Lucy Popescu

Dr Abduljalil al-Singace & Abdulhadi al-Khawaja

 

As the novel coronavirus outbreak has spread across the world, human rights groups have become increasingly concerned about the wellbeing of writers and journalists who remain in prison, many in appalling, life-threatening conditions. In Bahrain a number of such individuals, detained under the country’s poorly defined counterterrorism law, have been denied early release, in stark contrast to other inmates serving considerably longer sentences.

In March, Bahrain released 1,486 detainees, 901 of whom received royal pardons on ‘humanitarian grounds’. The remaining 585 had their prison terms replaced by non-custodial sentences. To date, the releases have excluded opposition leaders, political activists, journalists and human rights defenders, some of whom are elderly or suffer from medical conditions. Those detainees at risk of serious illness if they contract Covid-19 include the respected academic Dr Abduljalil al-Singace (LR, October 2012), a human rights activist and spokesman for the opposition group Al-Haq, and Abdulhadi al-Khawaja, a prominent human rights defender. Both men have been detained for almost nine years.

In February 2011, pro-democracy demonstrators occupied Pearl Roundabout, a prominent landmark in Bahrain’s capital, Manama. King Hamad declared a state of emergency and a fierce crackdown ensued. Around ninety protesters were killed, hundreds were injured and thousands were jailed. Al-Singace and al-Khawaja were among several opposition activists given heavy prison sentences. On 22 June 2011, they were convicted by a special security court of ‘plotting to overthrow the government’ and sentenced to life imprisonment.

The Bahrain government does not tolerate any form of dissent and criticising the king can result in a hefty prison sentence. Al-Singace was previously detained in 2010 for criticising Bahrain’s human rights record on his return from a conference in London (LR, October 2010). He and twenty-two others were accused of being members of a ‘sophisticated terrorist network operating with international support’. Al-Singace has long campaigned for an end to torture and for political reform in Bahrain, writing on these and other subjects in his blog, Al-Faseela. Al-Khawaja, former president of the Bahrain Centre for Human Rights and co-founder of the Gulf Center for Human Rights, is an outspoken critic of Bahrain’s ruling royal family, who are Sunnis. Before his imprisonment in 2011, he told the BBC that he had deliberately stayed away from Pearl Roundabout. ‘I don’t want to give the authorities any reason to arrest me,’ he said. Despite this, he was detained in a late-night raid on his daughter’s house. Following his sentencing, al-Khawaja staged a 110-day hunger strike in protest.

At the time of writing, PEN and other human rights groups are alarmed that both men remain behind bars. Conditions in Bahrain’s overcrowded prisons dramatically increase the risk of the virus spreading. The lack of adequate sanitation led to a scabies outbreak in Jau Prison at the end of last year and in Dry Dock Detention Centre earlier this year. In 2016, the government-launched Prisoners and Detainees Rights Commission reported that Jau Prison suffered from ‘bad hygiene’, ‘insect infestation’ and ‘broken toilets’. Al-Singace, who is now fifty-seven, is particularly vulnerable. He has post-polio syndrome and uses a wheelchair. Prison authorities have refused to transport him to medical appointments because he will not wear shackles. Given the poor conditions in prisons and the persistent failure of the authorities to provide an adequate level of care to those in their custody, few believe that they could effectively control the spread of coronavirus if there is an outbreak there.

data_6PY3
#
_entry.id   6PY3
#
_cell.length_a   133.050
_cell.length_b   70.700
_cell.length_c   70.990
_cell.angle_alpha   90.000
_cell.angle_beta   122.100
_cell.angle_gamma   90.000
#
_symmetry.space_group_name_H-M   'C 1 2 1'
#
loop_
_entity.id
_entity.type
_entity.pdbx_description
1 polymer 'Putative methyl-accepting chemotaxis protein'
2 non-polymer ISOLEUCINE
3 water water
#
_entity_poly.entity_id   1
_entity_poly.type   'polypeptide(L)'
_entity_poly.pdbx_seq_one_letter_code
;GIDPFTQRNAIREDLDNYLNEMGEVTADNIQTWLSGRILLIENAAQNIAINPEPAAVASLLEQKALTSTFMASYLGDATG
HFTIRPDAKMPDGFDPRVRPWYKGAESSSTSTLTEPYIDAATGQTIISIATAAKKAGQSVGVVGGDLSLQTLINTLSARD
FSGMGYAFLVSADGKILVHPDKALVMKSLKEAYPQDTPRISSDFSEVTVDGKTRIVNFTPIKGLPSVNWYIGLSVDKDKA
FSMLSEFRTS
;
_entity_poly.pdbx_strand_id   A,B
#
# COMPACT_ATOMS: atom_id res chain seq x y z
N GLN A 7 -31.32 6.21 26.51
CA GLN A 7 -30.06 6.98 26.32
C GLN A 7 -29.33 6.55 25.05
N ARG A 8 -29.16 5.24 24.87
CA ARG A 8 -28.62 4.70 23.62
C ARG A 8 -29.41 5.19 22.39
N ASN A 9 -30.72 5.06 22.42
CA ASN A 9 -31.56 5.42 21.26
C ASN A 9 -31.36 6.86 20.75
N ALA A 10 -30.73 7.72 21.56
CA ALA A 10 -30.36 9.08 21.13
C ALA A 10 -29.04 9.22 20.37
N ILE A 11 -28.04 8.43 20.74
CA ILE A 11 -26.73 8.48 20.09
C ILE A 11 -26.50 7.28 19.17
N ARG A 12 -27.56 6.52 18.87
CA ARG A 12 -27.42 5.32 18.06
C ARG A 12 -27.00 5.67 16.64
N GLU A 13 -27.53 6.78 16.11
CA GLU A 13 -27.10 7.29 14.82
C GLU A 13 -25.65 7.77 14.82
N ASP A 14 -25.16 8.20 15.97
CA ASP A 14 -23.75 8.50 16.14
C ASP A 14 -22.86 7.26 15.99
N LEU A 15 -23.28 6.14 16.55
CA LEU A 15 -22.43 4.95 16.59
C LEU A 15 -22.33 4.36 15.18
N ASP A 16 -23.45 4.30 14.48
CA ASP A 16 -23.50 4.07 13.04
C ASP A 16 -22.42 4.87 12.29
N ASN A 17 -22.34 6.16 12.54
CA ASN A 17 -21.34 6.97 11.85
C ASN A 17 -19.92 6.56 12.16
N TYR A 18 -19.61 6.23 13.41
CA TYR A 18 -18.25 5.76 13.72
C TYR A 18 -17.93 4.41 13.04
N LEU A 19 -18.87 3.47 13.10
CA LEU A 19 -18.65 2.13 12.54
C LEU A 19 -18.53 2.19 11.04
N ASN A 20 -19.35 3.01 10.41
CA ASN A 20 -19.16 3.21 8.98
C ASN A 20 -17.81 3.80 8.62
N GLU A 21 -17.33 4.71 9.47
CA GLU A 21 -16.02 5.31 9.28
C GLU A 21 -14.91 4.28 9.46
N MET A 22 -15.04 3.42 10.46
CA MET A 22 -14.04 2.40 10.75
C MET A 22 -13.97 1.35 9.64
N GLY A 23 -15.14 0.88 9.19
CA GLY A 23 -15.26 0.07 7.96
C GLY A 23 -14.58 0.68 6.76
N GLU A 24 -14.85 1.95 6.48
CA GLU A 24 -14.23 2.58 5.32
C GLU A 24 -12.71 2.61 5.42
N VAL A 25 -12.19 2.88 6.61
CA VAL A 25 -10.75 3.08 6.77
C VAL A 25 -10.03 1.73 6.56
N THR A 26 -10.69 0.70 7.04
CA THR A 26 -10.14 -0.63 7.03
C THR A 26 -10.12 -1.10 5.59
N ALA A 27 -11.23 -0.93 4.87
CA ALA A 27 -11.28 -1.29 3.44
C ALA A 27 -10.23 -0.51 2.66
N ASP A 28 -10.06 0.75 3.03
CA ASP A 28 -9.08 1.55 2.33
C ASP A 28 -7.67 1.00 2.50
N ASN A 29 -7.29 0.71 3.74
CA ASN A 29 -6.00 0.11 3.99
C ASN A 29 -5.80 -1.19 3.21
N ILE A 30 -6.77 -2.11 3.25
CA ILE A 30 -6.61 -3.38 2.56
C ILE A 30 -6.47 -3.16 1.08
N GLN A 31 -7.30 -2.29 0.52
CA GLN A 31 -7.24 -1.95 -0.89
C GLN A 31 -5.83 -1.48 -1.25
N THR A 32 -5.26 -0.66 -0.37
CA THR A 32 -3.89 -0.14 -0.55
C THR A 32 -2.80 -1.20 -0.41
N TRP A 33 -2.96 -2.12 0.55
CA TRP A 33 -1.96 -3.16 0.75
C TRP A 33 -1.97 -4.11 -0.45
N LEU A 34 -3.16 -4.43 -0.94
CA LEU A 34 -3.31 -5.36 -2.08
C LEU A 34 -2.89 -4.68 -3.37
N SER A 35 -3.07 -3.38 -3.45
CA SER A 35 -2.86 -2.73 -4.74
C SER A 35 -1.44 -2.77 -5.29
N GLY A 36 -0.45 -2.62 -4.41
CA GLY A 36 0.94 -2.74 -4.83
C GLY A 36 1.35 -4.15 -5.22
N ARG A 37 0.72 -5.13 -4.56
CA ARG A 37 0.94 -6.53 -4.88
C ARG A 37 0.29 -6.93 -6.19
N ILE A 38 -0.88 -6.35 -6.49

PEN believes that the danger posed by the pandemic necessitates the reduction of the current prison population and the release of pre-trial detainees in Bahrain. It has joined other organisations in an open appeal calling for those prisoners who are especially vulnerable, are elderly or have medical conditions to be released as a matter of urgency to prevent the spread of coronavirus. At the very least, they argue, the authorities should ensure that anyone who remains in custody has access to disease prevention and treatment services, and introduce physical distancing measures among prisoners. Prison authorities should also screen all guards to prevent the introduction of coronavirus into prisons, provide appropriate information on hygiene and supplies, and ensure that all areas accessible to prisoners, prison staff and visitors are disinfected regularly. They should develop plans for housing people exposed to or infected with the virus in quarantine or isolation and provide them with any necessary medical care.

Readers might like to send appeals calling on the Bahraini authorities to release Dr Abduljalil al-Singace, Abdulhadi al-Khawaja and all other human rights defenders, opposition activists and journalists as a matter of urgency given the dangers associated with the spread of coronavirus in prisons, and demanding that those imprisoned following unfair trials should be released pending fair retrials.

Appeals to be addressed to:

His Majesty Sheikh Hamad bin Isa al-Khalifa
King of Bahrain
Office of HM the King
PO Box 555
Rifa’a Palace
Kingdom of Bahrain
Fax: 00 973 176 64 587

Sheikh Khalid bin Ali al-Khalifa
Minister of Justice and Islamic Affairs
Fax: 00 973 175 31 284

HE Ambassador Sheikh Fawaz bin Mohammad al-Khalifa
Embassy of the Kingdom of Bahrain
30 Belgrave Square
London SW1X 8QB
Email: information@bahrainembassy.co.uk
Fax: 020 7201 9183

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